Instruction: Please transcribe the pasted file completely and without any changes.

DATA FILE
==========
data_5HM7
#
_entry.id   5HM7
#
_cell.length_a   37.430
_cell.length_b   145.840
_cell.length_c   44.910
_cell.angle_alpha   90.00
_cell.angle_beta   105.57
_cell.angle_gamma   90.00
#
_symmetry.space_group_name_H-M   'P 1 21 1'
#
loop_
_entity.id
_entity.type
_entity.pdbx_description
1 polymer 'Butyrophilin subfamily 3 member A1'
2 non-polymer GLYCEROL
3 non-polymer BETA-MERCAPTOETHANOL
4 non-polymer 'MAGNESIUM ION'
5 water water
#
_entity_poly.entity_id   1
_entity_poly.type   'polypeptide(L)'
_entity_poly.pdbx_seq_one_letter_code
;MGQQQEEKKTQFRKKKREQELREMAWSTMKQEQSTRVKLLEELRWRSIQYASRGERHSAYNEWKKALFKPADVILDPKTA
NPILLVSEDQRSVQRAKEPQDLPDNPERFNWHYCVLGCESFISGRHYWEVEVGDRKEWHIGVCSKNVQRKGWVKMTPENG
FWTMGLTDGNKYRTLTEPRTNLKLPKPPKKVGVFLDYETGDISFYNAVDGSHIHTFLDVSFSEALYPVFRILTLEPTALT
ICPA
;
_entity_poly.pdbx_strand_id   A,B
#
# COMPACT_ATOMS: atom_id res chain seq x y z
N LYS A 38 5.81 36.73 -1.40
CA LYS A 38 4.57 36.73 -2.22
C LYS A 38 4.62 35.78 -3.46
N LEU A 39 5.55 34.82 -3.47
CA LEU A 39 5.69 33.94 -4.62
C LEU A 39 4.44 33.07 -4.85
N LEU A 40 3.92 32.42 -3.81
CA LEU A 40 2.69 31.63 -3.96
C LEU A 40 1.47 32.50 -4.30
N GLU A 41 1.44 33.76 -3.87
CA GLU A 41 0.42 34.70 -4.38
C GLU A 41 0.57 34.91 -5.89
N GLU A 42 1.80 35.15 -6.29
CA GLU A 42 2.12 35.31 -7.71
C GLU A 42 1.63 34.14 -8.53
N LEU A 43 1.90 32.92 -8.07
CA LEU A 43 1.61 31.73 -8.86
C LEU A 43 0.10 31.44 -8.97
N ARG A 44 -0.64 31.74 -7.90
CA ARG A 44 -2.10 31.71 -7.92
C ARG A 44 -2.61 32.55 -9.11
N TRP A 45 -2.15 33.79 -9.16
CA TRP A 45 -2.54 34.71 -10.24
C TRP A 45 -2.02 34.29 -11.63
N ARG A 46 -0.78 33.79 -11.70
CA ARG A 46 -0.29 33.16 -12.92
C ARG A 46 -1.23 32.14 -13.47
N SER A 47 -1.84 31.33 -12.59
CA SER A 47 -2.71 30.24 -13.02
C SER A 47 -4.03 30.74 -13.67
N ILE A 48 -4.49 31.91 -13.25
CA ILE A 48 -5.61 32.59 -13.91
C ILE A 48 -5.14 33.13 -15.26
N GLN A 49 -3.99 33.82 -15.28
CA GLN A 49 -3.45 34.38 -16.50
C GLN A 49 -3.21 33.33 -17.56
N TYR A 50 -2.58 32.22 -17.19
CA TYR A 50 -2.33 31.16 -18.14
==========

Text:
data_5HM7
#
_entry.id   5HM7
#
_cell.length_a   37.430
_cell.length_b   145.840
_cell.length_c   44.910
_cell.angle_alpha   90.00
_cell.angle_beta   105.57
_cell.angle_gamma   90.00
#
_symmetry.space_group_name_H-M   'P 1 21 1'
#
loop_
_entity.id
_entity.type
_entity.pdbx_description
1 polymer 'Butyrophilin subfamily 3 member A1'
2 non-polymer GLYCEROL
3 non-polymer BETA-MERCAPTOETHANOL
4 non-polymer 'MAGNESIUM ION'
5 water water
#
_entity_poly.entity_id   1
_entity_poly.type   'polypeptide(L)'
_entity_poly.pdbx_seq_one_letter_code
;MGQQQEEKKTQFRKKKREQELREMAWSTMKQEQSTRVKLLEELRWRSIQYASRGERHSAYNEWKKALFKPADVILDPKTA
NPILLVSEDQRSVQRAKEPQDLPDNPERFNWHYCVLGCESFISGRHYWEVEVGDRKEWHIGVCSKNVQRKGWVKMTPENG
FWTMGLTDGNKYRTLTEPRTNLKLPKPPKKVGVFLDYETGDISFYNAVDGSHIHTFLDVSFSEALYPVFRILTLEPTALT
ICPA
;
_entity_poly.pdbx_strand_id   A,B
#
# COMPACT_ATOMS: atom_id res chain seq x y z
N LYS A 38 5.81 36.73 -1.40
CA LYS A 38 4.57 36.73 -2.22
C LYS A 38 4.62 35.78 -3.46
N LEU A 39 5.55 34.82 -3.47
CA LEU A 39 5.69 33.94 -4.62
C LEU A 39 4.44 33.07 -4.85
N LEU A 40 3.92 32.42 -3.81
CA LEU A 40 2.69 31.63 -3.96
C LEU A 40 1.47 32.50 -4.30
N GLU A 41 1.44 33.76 -3.87
CA GLU A 41 0.42 34.70 -4.38
C GLU A 41 0.57 34.91 -5.89
N GLU A 42 1.80 35.15 -6.29
CA GLU A 42 2.12 35.31 -7.71
C GLU A 42 1.63 34.14 -8.53
N LEU A 43 1.90 32.92 -8.07
CA LEU A 43 1.61 31.73 -8.86
C LEU A 43 0.10 31.44 -8.97
N ARG A 44 -0.64 31.74 -7.90
CA ARG A 44 -2.10 31.71 -7.92
C ARG A 44 -2.61 32.55 -9.11
N TRP A 45 -2.15 33.79 -9.16
CA TRP A 45 -2.54 34.71 -10.24
C TRP A 45 -2.02 34.29 -11.63
N ARG A 46 -0.78 33.79 -11.70
CA ARG A 46 -0.29 33.16 -12.92
C ARG A 46 -1.23 32.14 -13.47
N SER A 47 -1.84 31.33 -12.59
CA SER A 47 -2.71 30.24 -13.02
C SER A 47 -4.03 30.74 -13.67
N ILE A 48 -4.49 31.91 -13.25
CA ILE A 48 -5.61 32.59 -13.91
C ILE A 48 -5.14 33.13 -15.26
N GLN A 49 -3.99 33.82 -15.28
CA GLN A 49 -3.45 34.38 -16.50
C GLN A 49 -3.21 33.33 -17.56
N TYR A 50 -2.58 32.22 -17.19
CA TYR A 50 -2.33 31.16 -18.14